Photos Copyright: Maggie May
This is the view I have from my back garden of a lovely, tall eucalyptus tree. It belongs to a neighbour further up the terrace.
It is good to see trees and greenery in city gardens as the birds use the trees for nesting and perching.
My neighbour is very fond of any wild life that visits her garden and she puts out bird feeders, like I do.
I had seen blackbirds using this tree on a number of occasions and I regularly get a couple of them searching for worms in my garden. I don't have any lawn but they seem to know which bushes to search under for choice worms and I only posted about the way that they can pile half a dozen worms in their beaks without dropping any, the other day. It is amazing to see them at work.
Earlier in the year, I did think blackbirds were interested in nesting in my tall Eleagnus shrub and a nesting couple went back and forth for several days with twigs........ obviously starting a nest.
I don't know for sure what scared them off, but one evening I saw a huge carrion crow peeping over the wall, watching the proposed nesting site. Its face looked positively evil.
They stopped visiting the shrub after that, but continued to look for worms, especially during the evening.
The other morning, I heard the sound of a chain saw. I knew what it was because my neighbour had told me about the intended lopping of the eucalyptus tree.
The noise went on for a while. It certainly wasn't unusual. The tree is regularly cut back every few years in order to keep the tree's growth under control, as we all have fairly small gardens here.
Suddenly, the noise and commotion seemed to stop abruptly and the tree was left much taller than it had been on other occasions, but I soon forgot about it.
Later on in the day, I heard that the men had found a nest in the tree with several blackbird fledglings in it. They had feathers but were obviously dependant on the adult birds for food and protection. The men were postponing the rest of the pruning for a month in the hope that they will have flown the nest by then.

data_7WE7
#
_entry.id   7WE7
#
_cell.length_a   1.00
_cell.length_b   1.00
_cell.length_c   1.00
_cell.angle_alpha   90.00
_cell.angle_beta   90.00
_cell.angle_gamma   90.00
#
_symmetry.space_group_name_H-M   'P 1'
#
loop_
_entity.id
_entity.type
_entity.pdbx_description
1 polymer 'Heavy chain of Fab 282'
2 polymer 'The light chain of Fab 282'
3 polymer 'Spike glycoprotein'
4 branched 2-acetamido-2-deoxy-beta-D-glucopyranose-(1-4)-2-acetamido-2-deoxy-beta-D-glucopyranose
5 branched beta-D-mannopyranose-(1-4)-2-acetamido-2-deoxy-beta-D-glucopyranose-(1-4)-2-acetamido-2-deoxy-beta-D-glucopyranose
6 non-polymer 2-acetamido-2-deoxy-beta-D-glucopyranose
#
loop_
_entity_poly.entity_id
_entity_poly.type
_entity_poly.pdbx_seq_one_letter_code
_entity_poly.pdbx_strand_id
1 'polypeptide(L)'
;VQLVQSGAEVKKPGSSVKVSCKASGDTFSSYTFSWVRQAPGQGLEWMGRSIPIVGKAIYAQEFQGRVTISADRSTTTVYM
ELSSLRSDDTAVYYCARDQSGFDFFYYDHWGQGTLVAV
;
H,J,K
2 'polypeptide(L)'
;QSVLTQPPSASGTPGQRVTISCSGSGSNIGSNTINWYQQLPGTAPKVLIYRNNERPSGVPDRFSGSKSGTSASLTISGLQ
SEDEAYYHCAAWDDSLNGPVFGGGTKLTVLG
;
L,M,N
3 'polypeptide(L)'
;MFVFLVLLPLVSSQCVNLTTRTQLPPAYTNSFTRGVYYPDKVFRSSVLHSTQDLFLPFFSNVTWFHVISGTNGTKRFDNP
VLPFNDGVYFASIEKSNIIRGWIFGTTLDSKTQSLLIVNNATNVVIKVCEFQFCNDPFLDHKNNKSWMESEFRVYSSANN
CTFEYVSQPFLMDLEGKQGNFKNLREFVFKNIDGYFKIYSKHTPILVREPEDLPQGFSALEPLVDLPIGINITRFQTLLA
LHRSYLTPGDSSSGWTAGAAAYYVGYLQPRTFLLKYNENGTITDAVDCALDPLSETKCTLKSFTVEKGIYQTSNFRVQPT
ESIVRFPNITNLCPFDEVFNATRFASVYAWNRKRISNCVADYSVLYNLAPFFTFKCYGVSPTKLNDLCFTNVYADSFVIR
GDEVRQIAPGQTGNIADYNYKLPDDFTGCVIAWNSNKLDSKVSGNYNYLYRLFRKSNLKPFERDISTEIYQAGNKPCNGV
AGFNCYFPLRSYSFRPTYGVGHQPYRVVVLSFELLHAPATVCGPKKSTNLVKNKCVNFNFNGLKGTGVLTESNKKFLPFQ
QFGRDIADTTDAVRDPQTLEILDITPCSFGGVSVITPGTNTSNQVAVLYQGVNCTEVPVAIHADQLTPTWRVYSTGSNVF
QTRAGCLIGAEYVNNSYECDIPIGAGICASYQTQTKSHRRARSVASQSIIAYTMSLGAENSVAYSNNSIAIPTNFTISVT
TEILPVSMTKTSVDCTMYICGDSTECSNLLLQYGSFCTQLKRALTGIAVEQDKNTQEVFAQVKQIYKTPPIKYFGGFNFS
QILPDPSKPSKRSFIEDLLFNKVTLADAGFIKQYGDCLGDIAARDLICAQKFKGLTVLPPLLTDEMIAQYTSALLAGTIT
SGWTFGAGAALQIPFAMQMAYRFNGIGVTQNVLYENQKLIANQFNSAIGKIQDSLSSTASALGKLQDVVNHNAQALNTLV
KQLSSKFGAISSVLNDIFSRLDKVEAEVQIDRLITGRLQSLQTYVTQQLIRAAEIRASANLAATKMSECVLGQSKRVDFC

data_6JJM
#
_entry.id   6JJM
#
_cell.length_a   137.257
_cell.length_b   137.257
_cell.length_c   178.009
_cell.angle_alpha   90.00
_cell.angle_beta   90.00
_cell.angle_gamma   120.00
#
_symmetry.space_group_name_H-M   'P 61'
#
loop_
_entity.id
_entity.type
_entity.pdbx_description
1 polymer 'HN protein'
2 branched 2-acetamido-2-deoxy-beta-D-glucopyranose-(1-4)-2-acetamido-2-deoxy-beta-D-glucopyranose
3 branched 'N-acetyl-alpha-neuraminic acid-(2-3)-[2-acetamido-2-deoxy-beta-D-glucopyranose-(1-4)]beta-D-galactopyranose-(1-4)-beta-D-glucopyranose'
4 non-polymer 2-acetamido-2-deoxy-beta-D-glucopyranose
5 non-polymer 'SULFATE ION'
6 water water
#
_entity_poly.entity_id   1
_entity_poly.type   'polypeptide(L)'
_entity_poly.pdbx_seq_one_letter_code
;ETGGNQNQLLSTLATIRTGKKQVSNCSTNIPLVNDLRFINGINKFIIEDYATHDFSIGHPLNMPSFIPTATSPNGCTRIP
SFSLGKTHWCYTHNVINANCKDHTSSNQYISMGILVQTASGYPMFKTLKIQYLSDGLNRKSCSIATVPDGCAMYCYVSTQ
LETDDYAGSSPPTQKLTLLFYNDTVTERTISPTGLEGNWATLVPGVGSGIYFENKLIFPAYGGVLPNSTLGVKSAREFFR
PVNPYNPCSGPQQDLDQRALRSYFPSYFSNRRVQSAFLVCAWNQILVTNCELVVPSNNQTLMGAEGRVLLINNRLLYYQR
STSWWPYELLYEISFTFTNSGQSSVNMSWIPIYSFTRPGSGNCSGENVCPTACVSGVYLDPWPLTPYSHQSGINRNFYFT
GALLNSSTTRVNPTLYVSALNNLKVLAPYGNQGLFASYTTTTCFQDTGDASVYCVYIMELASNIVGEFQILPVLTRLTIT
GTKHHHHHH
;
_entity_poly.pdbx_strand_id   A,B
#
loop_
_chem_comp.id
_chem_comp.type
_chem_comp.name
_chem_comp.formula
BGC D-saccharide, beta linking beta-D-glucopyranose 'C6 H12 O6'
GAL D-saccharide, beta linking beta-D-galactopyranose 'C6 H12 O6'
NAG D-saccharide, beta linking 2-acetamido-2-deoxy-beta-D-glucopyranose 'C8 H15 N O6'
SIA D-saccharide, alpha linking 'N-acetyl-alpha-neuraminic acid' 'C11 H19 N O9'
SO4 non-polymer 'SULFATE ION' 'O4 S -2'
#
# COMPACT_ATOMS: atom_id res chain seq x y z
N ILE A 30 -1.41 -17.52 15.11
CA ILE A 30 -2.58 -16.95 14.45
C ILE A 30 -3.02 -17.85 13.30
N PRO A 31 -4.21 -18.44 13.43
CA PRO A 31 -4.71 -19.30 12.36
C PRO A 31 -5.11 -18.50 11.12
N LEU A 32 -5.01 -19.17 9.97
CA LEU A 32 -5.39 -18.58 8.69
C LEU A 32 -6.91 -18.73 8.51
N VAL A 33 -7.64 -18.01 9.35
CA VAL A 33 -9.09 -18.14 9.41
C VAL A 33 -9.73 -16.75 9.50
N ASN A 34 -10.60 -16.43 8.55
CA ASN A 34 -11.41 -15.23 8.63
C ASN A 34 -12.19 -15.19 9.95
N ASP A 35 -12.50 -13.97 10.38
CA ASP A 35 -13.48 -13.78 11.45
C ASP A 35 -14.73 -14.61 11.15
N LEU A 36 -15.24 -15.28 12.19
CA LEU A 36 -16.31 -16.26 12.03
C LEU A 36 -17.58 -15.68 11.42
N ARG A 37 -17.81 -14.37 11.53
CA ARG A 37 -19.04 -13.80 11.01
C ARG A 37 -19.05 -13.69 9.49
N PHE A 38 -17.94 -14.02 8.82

My neighbour was filled with remorse at having the tree surgeons in as she is the last person who would have caused harm to any wild life.
I must admit that I hadn't given a thought to the blackbirds being in the tree, though it was obvious that they were nesting somewhere near to me.
I thought that the poor fledglings would be abandoned after that intrusion, because the men had taken half the branches off the tree as you can see from the picture below and the saws did make a terrible noise.
These things happen, it wasn't done on purpose.
That night, I had my granddaughters for a sleep-over and next morning, while I was tidying their bedroom, I saw Mrs Blackbird sitting in a tree at the end of my garden with worms neatly draped in her beak. She flew straight to the eucalyptus tree, so I knew that the fledglings were still alive.
However, they are not out of danger yet because they now have to face that horrible carrion crow while they are learning to fly, as well as the half dozen or so cats marauding around the area, not to mention the fox. Oh well........ it doesn't pay to get too sentimental about them. It does seem to be a hard life though, if you are a bird.......especially if you are a feathered variety.